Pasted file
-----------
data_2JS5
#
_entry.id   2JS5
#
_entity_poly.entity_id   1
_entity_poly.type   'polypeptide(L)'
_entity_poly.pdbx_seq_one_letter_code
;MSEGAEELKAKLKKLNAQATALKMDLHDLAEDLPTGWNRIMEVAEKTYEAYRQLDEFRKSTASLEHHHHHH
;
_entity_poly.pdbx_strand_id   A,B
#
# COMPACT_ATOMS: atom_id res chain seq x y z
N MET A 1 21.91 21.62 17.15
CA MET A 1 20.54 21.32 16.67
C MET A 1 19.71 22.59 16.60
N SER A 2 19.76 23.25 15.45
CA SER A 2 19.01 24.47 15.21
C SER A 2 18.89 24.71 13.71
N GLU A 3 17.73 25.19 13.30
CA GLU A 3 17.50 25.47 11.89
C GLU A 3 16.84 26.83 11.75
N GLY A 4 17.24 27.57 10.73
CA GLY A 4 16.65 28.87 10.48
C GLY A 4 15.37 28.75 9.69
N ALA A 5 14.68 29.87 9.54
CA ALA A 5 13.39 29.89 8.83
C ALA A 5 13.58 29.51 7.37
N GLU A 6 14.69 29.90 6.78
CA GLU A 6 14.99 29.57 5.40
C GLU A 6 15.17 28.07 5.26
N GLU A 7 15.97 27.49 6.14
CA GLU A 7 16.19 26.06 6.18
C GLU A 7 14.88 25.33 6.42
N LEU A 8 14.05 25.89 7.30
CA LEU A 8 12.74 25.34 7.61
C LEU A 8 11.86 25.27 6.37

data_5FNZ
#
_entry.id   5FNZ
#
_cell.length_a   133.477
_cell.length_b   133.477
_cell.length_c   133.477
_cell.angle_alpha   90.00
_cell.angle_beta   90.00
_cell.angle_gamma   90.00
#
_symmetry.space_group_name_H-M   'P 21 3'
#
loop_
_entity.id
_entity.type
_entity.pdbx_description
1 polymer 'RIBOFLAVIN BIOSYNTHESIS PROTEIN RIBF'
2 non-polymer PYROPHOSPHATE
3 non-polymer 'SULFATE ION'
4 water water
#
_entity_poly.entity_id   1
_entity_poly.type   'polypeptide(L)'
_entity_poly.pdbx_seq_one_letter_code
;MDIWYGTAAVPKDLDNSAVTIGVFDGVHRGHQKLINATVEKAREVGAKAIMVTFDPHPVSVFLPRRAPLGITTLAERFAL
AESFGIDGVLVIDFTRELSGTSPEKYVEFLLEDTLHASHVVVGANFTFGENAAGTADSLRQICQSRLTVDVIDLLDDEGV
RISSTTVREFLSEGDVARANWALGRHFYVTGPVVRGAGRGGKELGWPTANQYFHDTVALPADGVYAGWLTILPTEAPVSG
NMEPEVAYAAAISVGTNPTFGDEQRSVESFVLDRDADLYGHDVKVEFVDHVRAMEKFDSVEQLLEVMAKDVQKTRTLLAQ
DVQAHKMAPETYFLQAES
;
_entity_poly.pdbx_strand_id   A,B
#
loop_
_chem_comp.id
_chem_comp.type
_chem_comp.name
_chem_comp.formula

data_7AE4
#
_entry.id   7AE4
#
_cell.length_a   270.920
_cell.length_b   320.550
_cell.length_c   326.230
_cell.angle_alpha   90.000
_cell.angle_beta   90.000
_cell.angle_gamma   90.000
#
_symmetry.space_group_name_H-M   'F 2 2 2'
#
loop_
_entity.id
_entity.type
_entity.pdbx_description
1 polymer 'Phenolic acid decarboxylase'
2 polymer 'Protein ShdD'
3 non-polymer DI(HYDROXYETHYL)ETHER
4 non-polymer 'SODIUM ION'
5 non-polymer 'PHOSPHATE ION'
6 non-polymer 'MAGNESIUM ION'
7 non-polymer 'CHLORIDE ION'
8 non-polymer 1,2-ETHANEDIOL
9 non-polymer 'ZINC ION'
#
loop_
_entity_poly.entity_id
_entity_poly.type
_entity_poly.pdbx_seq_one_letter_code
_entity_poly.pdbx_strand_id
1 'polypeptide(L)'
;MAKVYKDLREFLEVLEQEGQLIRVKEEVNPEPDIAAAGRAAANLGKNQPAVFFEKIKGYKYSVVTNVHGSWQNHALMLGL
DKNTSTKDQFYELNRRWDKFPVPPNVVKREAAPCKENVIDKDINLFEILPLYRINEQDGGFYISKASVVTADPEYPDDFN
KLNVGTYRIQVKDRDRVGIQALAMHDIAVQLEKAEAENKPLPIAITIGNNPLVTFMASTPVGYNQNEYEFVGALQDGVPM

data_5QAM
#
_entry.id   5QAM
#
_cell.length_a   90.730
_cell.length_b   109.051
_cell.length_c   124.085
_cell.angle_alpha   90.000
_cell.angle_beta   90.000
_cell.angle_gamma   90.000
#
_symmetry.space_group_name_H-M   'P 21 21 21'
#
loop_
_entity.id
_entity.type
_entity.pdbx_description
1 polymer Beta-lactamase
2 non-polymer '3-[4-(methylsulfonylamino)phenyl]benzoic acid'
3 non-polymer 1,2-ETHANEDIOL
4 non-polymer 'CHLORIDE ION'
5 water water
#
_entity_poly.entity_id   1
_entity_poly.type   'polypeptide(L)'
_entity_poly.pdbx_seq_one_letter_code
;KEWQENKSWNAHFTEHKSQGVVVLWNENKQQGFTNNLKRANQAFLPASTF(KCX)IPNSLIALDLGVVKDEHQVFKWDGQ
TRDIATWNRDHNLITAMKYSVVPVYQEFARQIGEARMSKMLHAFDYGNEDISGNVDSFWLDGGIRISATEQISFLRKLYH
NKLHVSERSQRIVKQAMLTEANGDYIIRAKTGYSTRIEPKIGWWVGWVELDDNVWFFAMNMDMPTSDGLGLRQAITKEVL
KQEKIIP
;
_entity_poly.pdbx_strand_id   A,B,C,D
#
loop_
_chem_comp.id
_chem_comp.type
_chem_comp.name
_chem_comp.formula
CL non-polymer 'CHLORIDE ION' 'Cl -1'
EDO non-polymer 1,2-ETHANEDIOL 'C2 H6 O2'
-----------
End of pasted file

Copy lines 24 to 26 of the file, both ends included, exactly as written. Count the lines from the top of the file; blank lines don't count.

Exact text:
C GLY A 4 15.37 28.75 9.69
N ALA A 5 14.68 29.87 9.54
CA ALA A 5 13.39 29.89 8.83